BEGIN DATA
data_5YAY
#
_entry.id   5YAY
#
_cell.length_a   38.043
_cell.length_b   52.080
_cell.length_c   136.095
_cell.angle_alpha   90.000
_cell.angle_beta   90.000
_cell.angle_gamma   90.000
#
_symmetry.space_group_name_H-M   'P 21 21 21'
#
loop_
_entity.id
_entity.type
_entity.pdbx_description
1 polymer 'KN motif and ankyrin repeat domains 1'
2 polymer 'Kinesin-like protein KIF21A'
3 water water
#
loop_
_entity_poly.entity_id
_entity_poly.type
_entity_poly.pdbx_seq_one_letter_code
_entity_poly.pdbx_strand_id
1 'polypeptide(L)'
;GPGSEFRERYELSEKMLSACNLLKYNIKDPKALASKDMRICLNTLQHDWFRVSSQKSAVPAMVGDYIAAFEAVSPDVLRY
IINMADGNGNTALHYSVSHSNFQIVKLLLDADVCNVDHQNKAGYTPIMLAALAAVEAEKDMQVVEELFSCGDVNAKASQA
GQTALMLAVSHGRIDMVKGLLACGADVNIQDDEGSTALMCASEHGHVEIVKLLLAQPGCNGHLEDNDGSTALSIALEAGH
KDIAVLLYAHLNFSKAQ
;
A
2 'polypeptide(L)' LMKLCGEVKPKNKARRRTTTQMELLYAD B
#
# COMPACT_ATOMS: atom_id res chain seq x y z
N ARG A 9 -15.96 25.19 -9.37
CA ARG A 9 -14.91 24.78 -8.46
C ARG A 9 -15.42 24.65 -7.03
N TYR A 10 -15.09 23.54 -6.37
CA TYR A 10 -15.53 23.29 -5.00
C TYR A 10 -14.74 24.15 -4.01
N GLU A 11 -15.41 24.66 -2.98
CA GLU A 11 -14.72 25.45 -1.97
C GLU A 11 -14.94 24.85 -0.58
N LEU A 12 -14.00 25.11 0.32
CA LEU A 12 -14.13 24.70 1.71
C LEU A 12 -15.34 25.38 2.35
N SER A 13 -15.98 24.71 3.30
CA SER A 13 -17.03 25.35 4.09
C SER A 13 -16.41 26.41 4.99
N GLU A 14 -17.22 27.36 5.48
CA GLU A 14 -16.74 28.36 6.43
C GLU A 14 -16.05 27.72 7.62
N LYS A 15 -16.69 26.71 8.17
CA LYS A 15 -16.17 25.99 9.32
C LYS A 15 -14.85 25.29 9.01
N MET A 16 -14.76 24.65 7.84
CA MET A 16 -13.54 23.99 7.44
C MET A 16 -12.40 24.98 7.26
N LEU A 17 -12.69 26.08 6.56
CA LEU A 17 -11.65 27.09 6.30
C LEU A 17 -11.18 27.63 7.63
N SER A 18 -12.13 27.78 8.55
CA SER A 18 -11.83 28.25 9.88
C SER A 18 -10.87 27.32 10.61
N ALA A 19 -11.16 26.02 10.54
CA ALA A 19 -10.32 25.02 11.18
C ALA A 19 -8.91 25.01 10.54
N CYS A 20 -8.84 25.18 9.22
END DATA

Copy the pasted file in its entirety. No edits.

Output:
data_5YAY
#
_entry.id   5YAY
#
_cell.length_a   38.043
_cell.length_b   52.080
_cell.length_c   136.095
_cell.angle_alpha   90.000
_cell.angle_beta   90.000
_cell.angle_gamma   90.000
#
_symmetry.space_group_name_H-M   'P 21 21 21'
#
loop_
_entity.id
_entity.type
_entity.pdbx_description
1 polymer 'KN motif and ankyrin repeat domains 1'
2 polymer 'Kinesin-like protein KIF21A'
3 water water
#
loop_
_entity_poly.entity_id
_entity_poly.type
_entity_poly.pdbx_seq_one_letter_code
_entity_poly.pdbx_strand_id
1 'polypeptide(L)'
;GPGSEFRERYELSEKMLSACNLLKYNIKDPKALASKDMRICLNTLQHDWFRVSSQKSAVPAMVGDYIAAFEAVSPDVLRY
IINMADGNGNTALHYSVSHSNFQIVKLLLDADVCNVDHQNKAGYTPIMLAALAAVEAEKDMQVVEELFSCGDVNAKASQA
GQTALMLAVSHGRIDMVKGLLACGADVNIQDDEGSTALMCASEHGHVEIVKLLLAQPGCNGHLEDNDGSTALSIALEAGH
KDIAVLLYAHLNFSKAQ
;
A
2 'polypeptide(L)' LMKLCGEVKPKNKARRRTTTQMELLYAD B
#
# COMPACT_ATOMS: atom_id res chain seq x y z
N ARG A 9 -15.96 25.19 -9.37
CA ARG A 9 -14.91 24.78 -8.46
C ARG A 9 -15.42 24.65 -7.03
N TYR A 10 -15.09 23.54 -6.37
CA TYR A 10 -15.53 23.29 -5.00
C TYR A 10 -14.74 24.15 -4.01
N GLU A 11 -15.41 24.66 -2.98
CA GLU A 11 -14.72 25.45 -1.97
C GLU A 11 -14.94 24.85 -0.58
N LEU A 12 -14.00 25.11 0.32
CA LEU A 12 -14.13 24.70 1.71
C LEU A 12 -15.34 25.38 2.35
N SER A 13 -15.98 24.71 3.30
CA SER A 13 -17.03 25.35 4.09
C SER A 13 -16.41 26.41 4.99
N GLU A 14 -17.22 27.36 5.48
CA GLU A 14 -16.74 28.36 6.43
C GLU A 14 -16.05 27.72 7.62
N LYS A 15 -16.69 26.71 8.17
CA LYS A 15 -16.17 25.99 9.32
C LYS A 15 -14.85 25.29 9.01
N MET A 16 -14.76 24.65 7.84
CA MET A 16 -13.54 23.99 7.44
C MET A 16 -12.40 24.98 7.26
N LEU A 17 -12.69 26.08 6.56
CA LEU A 17 -11.65 27.09 6.30
C LEU A 17 -11.18 27.63 7.63
N SER A 18 -12.13 27.78 8.55
CA SER A 18 -11.83 28.25 9.88
C SER A 18 -10.87 27.32 10.61
N ALA A 19 -11.16 26.02 10.54
CA ALA A 19 -10.32 25.02 11.18
C ALA A 19 -8.91 25.01 10.54
N CYS A 20 -8.84 25.18 9.22